There’s a seeming contradiction in playing a tough guy in the movies. Acting is about revealing something while toughness is about revealing nothing, so how do you reveal something about a character whose goal is to reveal nothing? This dilemma has stunted more than a few careers and bored more than a few audiences.
At the moment, thankfully, there’s a host of dramatic actors who can do it better than anyone, and they’re in the midst of a kind of elaborate square dance, changing partners round and round. So Clive Owen faces down Denzel Washington in “Inside Man” and Denzel goes mano a mano with Russell Crowe in “American Gangster,” just after Russell takes the measure of Christian Bale in “3:10 to Yuma.” Off in the corner, there’s Tommy Lee Jones tracking down Javier Bardem in “No Country for Old Men,” while Daniel Craig, recalling a better Steve McQueen, is the evening’s wallflower: unpartnered for the moment.
Great actors can portray anything, of course, but these guys seem to have their own inner toughness. One of the better lines in a recent Academy Awards speech belonged to producer Douglas Wick, who, upon accepting the best picture Oscar for “Gladiator,” thanked Russell Crowe, adding, “You filled a whole arena with the force of your face.”
That’s it, isn’t it? The shallow among us (and in us) think toughness is all about pecs and biceps, but it’s really in the face and the eyes and the voice. These guys have a stillness about them, and an intensity behind the stillness. “You have to hold something back for pressure,” Robert Frost once said of poetry, and the same is true here. Those ’80s action-heroes — Schwarzenegger, Stallone, Norris, Segal — revealed nothing but held back nothing. They were empty vessels, which is why they were perfectly cast as robots. Actors like Crowe and Washington? They seem to be holding back the world.
The children of Lee MarvinConsider them the children of Lee Marvin. There were movie tough guys before Marvin — from the quick-talking, rat-a-tat gangsters of the 1930s (James Cagney, Edward G. Robinson, Paul Muni) to the laconic, amused swagger of John Wayne in the 1940s to those epic chin battles between Burt Lancaster and Kirk Douglas in the 1950s — but Marvin added his own ironic elements.
When he shifted from villain to anti-hero, in movies like “The Killers” and “Point Blank,” he actually became more dangerous. His villains sometimes stomped and yelled but his anti-heroes talked with a calm matter-of-factness, sometimes even a faux friendliness that was truly frightening. His small smile almost always meant the opposite. He used the mere suggestion of his will to get people to do what he wanted. Method actors emoted all around him while he toned it down to the bare essentials.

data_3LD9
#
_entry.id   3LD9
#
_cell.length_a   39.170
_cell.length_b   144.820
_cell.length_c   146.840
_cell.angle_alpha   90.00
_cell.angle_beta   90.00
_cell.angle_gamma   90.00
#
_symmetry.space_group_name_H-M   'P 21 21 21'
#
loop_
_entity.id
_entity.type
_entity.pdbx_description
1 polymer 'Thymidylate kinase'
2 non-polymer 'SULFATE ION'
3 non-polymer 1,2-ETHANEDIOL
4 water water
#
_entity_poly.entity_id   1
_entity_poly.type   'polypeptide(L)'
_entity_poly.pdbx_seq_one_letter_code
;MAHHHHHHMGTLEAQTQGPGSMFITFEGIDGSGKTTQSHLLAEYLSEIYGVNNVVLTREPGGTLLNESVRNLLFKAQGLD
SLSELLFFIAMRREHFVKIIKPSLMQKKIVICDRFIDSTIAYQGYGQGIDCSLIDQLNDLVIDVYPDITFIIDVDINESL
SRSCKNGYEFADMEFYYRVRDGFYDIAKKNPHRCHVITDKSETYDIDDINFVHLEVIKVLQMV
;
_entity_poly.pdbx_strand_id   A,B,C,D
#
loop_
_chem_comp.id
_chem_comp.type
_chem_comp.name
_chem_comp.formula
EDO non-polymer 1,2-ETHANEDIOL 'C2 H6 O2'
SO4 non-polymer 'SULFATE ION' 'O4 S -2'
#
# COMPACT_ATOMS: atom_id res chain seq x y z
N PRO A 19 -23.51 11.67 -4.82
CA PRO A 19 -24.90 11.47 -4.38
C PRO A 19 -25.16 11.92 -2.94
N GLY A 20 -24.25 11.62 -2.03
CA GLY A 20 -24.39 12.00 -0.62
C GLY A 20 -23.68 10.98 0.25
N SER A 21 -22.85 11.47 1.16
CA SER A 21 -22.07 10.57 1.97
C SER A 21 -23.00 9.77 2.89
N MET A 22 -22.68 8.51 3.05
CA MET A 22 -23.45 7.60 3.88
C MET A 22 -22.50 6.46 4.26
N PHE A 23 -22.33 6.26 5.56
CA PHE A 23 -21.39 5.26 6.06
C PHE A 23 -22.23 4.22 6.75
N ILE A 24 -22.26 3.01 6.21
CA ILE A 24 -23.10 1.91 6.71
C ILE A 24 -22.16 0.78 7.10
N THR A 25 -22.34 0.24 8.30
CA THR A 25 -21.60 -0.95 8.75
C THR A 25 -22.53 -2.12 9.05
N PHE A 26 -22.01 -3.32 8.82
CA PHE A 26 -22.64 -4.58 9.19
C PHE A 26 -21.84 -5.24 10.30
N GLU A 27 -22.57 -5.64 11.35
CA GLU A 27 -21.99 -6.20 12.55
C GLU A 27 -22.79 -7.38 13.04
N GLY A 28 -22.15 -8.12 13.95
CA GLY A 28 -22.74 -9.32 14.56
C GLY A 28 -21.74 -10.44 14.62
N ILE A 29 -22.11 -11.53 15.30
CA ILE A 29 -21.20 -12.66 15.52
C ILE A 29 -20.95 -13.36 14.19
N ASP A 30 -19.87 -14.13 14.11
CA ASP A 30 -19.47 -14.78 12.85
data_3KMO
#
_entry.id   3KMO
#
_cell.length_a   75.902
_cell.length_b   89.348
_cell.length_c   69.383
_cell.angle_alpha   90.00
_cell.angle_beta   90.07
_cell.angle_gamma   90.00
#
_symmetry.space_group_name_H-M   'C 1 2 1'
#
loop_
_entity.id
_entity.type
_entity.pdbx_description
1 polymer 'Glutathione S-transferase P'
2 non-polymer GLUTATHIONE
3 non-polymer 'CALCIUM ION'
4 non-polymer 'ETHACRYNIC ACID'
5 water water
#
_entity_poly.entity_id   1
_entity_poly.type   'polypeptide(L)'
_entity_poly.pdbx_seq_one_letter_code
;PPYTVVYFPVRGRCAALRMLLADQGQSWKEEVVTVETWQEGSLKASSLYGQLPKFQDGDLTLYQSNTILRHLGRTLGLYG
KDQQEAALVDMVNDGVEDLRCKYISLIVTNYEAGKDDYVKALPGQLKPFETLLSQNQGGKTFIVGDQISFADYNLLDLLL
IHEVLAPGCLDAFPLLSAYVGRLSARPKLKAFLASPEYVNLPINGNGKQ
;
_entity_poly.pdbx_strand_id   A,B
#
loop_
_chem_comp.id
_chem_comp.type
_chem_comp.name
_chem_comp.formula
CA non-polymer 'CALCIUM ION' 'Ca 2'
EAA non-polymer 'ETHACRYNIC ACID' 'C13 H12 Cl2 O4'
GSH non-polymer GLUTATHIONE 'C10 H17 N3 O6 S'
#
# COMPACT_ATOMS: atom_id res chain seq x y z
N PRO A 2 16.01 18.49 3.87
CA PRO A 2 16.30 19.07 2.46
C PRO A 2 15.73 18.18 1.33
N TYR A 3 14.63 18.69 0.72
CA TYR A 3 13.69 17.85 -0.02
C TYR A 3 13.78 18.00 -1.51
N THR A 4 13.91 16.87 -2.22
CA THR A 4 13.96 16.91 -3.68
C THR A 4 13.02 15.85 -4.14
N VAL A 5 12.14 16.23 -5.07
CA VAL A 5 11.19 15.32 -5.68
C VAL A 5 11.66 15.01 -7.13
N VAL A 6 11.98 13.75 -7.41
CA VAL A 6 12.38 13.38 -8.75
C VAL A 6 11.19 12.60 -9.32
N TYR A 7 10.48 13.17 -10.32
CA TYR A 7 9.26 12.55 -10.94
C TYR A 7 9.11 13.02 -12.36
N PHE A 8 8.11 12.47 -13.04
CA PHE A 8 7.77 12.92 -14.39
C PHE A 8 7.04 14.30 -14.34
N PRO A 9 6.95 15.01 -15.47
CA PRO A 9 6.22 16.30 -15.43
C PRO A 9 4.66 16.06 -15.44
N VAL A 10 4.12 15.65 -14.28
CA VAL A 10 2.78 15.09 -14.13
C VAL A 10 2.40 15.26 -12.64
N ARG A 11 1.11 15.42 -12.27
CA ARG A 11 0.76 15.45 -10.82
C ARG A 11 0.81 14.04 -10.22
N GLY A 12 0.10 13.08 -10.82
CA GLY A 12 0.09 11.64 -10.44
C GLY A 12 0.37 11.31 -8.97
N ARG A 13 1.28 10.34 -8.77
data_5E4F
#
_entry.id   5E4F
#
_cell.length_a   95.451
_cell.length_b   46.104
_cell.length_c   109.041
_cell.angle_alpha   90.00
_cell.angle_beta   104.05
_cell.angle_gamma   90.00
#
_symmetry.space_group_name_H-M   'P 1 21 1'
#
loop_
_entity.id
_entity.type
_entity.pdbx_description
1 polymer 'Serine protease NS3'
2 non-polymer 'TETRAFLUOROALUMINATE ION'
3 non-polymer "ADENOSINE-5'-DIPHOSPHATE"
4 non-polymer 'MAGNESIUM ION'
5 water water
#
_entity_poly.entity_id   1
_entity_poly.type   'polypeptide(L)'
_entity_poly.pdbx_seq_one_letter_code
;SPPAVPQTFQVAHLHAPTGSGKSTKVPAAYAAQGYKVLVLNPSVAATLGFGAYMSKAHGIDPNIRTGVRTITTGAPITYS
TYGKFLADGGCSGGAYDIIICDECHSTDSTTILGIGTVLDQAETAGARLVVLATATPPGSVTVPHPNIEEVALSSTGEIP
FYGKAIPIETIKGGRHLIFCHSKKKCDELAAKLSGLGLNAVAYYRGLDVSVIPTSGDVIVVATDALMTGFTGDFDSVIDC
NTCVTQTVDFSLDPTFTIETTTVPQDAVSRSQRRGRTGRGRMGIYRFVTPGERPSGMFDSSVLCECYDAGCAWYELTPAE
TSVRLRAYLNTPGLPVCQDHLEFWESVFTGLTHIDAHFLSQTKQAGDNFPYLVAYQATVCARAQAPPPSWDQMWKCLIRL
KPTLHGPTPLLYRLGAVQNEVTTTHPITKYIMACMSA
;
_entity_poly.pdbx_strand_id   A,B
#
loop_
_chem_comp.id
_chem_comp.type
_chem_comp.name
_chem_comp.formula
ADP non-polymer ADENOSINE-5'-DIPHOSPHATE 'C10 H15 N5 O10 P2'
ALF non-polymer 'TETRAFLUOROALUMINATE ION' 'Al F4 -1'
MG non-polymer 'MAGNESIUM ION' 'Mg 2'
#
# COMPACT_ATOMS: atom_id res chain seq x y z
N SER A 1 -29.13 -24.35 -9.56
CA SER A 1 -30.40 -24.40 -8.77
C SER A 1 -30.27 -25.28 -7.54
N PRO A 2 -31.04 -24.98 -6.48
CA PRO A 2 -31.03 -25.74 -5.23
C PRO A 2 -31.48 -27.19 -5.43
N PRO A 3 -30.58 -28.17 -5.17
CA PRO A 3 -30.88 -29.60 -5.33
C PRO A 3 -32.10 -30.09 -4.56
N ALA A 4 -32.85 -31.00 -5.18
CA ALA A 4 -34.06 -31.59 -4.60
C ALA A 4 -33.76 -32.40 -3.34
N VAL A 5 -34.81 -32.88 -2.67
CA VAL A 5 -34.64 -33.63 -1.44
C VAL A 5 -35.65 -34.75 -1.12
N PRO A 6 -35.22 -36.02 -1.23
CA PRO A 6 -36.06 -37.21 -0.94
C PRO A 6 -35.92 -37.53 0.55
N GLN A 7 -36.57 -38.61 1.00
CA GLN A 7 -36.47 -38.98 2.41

With the current crop, you can track them from the level of intensity they give off, and —no surprise — it tracks from youth to maturity.
On the youthful end you have Daniel Craig, 39, who played the baddest of the Mossad agents in “Munich,” then almost ate Toby Jones alive in “Infamous,” but he’s best known for “Casino Royale” in which he threw away James Bond’s relaxed demeanor in favor of a young man trying to impose his will upon the world.
Christian Bale, 33, is equally intense but less of a straight line. He can play tough from either side of the tracks — yuppie killers in “American Psycho” and “Shaft,” working class bullies in “Harsh Times” and “The Prestige” — but either way there seems to be something off-kilter about him. His intensity is loopy, spacey, whether he’s Bruce Wayne in “Batman Begins” or Dieter in “Rescue Dawn.” His Dan Evans in “3:10 to Yuma” was a revelation in that Bale actually played someone vaguely normal.
On the mature end you have Tommy Lee Jones, 61, no longer trying to impose his will upon the world, simply resigned to cleaning up a small portion of it. He’s become our sad-eyed tracker of lost souls. In the last five years he’s gone after assassins (“The Hunted”), kidnapped children (“The Missing”), murderers (“The Three Burials of Melquiades Estrada”), missing sons (“The Valley of Elah”) and very bad men (“No Country for Old Men”). In his weather-beaten face there’s a foreknowledge that all his searching won’t change much but he’s determined to do it anyway. In a way his foreknowledge informs his determination. It’s because the world is so messy that he is so principled.
Between Craig and Jones is Clive Owen, 43, who came to international fame as the cool, solitary man in films like “Croupier,” “The Bourne Identity” and “Inside Man,” then ate Jude Law alive in “Closer,” before sprawling into unshaven resignation in films like “Sin City” and “Children of Men.” He’s become a Tommy Lee Jones character without the moral rectitude to keep his pants pressed.
They meet againBetween the two poles you also have our “American Gangster” stars: Denzel, 52, and Crowe, 42. Washington tends to play provoking alpha males — whether football coaches (“Remember the Titans”), narc cops (“Training Day”), former slaves (“Glory”) or paraplegics (“The Bone Collector”) — while Crowe’s characters seem beyond alpha. They have an ultimate stillness about them. “Why don't you dance with a man for a change?” Bud White half-whispers to the wife-beater in “L.A. Confidential,” hands in pockets, standing on the man’s front lawn like it’s his. There’s an edge in his quiet voice, a comfort in his tense body. He stands there perfectly balanced in his seeming contradictions. In that moment a star was born.
These two forces first met in the silliness of 1995’s “Virtuosity,” in which Crowe played virtual serial killer Sid 6.7 to Washington’s frustrated cop. Since then both men have won best actor Oscars. Now we get to watch them bang heads again in “American Gangster.” Somewhere Lee Marvin is smiling his cold smile.
Erik Lundegaard’s tough-guy role model is Dustin Hoffman. He can be reached at: email@example.com